‘Superdrunk’ law in Mich. may be model for Maine

Posted Dec. 05, 2010, at 8:39 p.m.
Last modified Feb. 23, 2011, at 5:23 p.m.

AUGUSTA, Maine — Last month Michigan’s new “superdrunk” driving law took effect, boosting penalties for first-time offenders convicted of driving with a blood alcohol content exceeding 0.17 percent, more than twice the minimum threshold of 0.08. Some Maine lawmakers think the new Legislature should look at tougher penal-ties.

“I have no doubt we will see several OUI bills in this session, we always do,” said Sen. Bill Diamond, D-Windham, who served as secretary of state for a decade. “We still have a very serious problem in our state with people driving drunk.”

He said the Michigan law is new, but he understands the effort to try to deter drunken driving by increasing minimum penalties for first-time offenders. Maine’s minimum is a $400 fine and a 90-day license suspension for a first-time offender, but Michigan has raised the minimums for those first-time offenders dramatically to a minimum $700 fine and a one-year license suspension and the ability for a judge to jail the person up to 180 days.

“We’re talking more than twice the legal limit,” Diamond said. “Someone is going to be severely impaired at that level and could well end up killing some innocent driver.”

He said tougher penalties should be considered by lawmakers even though it will cost taxpayers more to jail serious offenders. He said public safety costs money, but he believes the public will support tougher penalties.

In 2009 there were 8,203 OUI arrests in Maine, according to the secretary of state’s office. That is nearly one arrest an hour every day all year. There were 1,496 arrests with drivers with over 0.19 percent blood alcohol content and 452 with over 0.25 percent blood alcohol content.

Rep. David Burns, R-Whiting, served on the Criminal Justice and Public Safety Committee in the 124th Legislature and will likely serve on the panel in the 125th Legislature. He said there have been several proposals to increase penalties in past sessions and said the Michigan approach is worth considering.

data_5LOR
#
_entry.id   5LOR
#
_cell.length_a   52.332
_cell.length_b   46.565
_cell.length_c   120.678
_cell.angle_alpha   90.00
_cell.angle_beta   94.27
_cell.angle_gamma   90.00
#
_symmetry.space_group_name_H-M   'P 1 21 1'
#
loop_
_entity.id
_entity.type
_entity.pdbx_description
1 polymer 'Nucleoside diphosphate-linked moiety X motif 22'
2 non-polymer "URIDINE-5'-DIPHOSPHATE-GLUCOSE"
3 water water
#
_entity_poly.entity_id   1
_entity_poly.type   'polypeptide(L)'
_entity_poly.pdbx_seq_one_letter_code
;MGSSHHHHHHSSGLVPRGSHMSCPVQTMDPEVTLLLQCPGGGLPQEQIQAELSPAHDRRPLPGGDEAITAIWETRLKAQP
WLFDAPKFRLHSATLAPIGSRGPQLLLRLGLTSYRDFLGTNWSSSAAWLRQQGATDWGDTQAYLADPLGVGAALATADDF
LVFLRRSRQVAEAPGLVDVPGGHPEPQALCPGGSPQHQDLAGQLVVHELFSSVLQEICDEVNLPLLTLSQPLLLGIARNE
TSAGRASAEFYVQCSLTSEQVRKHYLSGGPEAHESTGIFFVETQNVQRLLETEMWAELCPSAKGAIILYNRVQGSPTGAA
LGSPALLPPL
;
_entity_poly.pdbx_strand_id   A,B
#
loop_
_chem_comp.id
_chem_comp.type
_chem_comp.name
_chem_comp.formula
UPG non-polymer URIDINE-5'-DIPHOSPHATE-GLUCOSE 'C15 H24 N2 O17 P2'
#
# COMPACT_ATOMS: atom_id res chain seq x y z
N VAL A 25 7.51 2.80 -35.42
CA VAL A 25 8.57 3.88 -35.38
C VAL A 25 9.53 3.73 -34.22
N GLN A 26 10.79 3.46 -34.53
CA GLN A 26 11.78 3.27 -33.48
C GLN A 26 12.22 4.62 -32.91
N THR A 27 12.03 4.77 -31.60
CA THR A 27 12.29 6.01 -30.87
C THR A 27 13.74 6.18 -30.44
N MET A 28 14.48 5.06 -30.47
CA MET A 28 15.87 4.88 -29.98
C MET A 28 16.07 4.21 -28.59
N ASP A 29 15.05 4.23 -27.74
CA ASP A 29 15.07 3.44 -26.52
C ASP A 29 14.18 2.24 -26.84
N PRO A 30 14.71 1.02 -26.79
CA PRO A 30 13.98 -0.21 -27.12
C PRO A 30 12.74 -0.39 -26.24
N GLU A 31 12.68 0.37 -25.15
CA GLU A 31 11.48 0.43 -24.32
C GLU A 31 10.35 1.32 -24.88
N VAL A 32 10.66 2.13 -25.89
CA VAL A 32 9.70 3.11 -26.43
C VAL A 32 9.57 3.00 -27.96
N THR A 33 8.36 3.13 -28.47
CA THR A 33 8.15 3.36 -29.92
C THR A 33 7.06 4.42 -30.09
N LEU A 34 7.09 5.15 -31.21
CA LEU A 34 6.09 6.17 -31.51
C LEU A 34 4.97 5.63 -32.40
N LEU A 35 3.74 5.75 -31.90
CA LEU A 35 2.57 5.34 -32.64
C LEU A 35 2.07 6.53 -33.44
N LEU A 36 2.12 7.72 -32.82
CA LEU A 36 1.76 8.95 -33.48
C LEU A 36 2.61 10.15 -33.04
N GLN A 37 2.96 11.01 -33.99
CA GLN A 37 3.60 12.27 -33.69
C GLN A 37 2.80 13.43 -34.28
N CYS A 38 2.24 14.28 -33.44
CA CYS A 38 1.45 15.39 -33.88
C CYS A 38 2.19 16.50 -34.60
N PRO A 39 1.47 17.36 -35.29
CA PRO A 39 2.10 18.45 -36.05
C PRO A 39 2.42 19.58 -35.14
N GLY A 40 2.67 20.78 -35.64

“The higher the blood alcohol content, generally to me, indicates the person is a frequent offender,” he said. “I think we should certainly look at this and see if it can help.”

Burns is a former state trooper and said law enforcement has been improving its efforts to catch drunken drivers. He said the more impaired a driver is the more dangerous they are to other drivers and the more they should be taken off the road.

Sen. Stan Gerzofsky, D-Brunswick, agreed the Michigan law or some similar proposal will come before lawmakers in the new session. He was chairman of the Criminal Justice and Public Safety Committee in the 124th Legislature.

“We always have OUI bills because people are always concerned about drunk drivers,” he said. He said he has not reviewed the Michigan law but agreed with Diamond that there will likely be similar legislation in the new session.

“We have a serious problem with drunk driving, and we should look at all proposals to try and deal with the problem,” he said.

Rep. Gary Plummer, R-Windham, said, “The connection I would have to make before I could say I could support that kind of legislation is the connection between accidents and crashes and superdrunks.” But he is cautious about the Michigan approach because he is not convinced that even tougher penalties would deter drunken driving.

Plummer, who served on the Criminal Justice and Public Safety Committee in the 124th Legislature, said lawmakers also will have to carefully weigh the cost. He said it has been a battle in the Legislature to get adequate funding for the state’s jails and prisons, and any measure with any mandatory jail time will increase costs.

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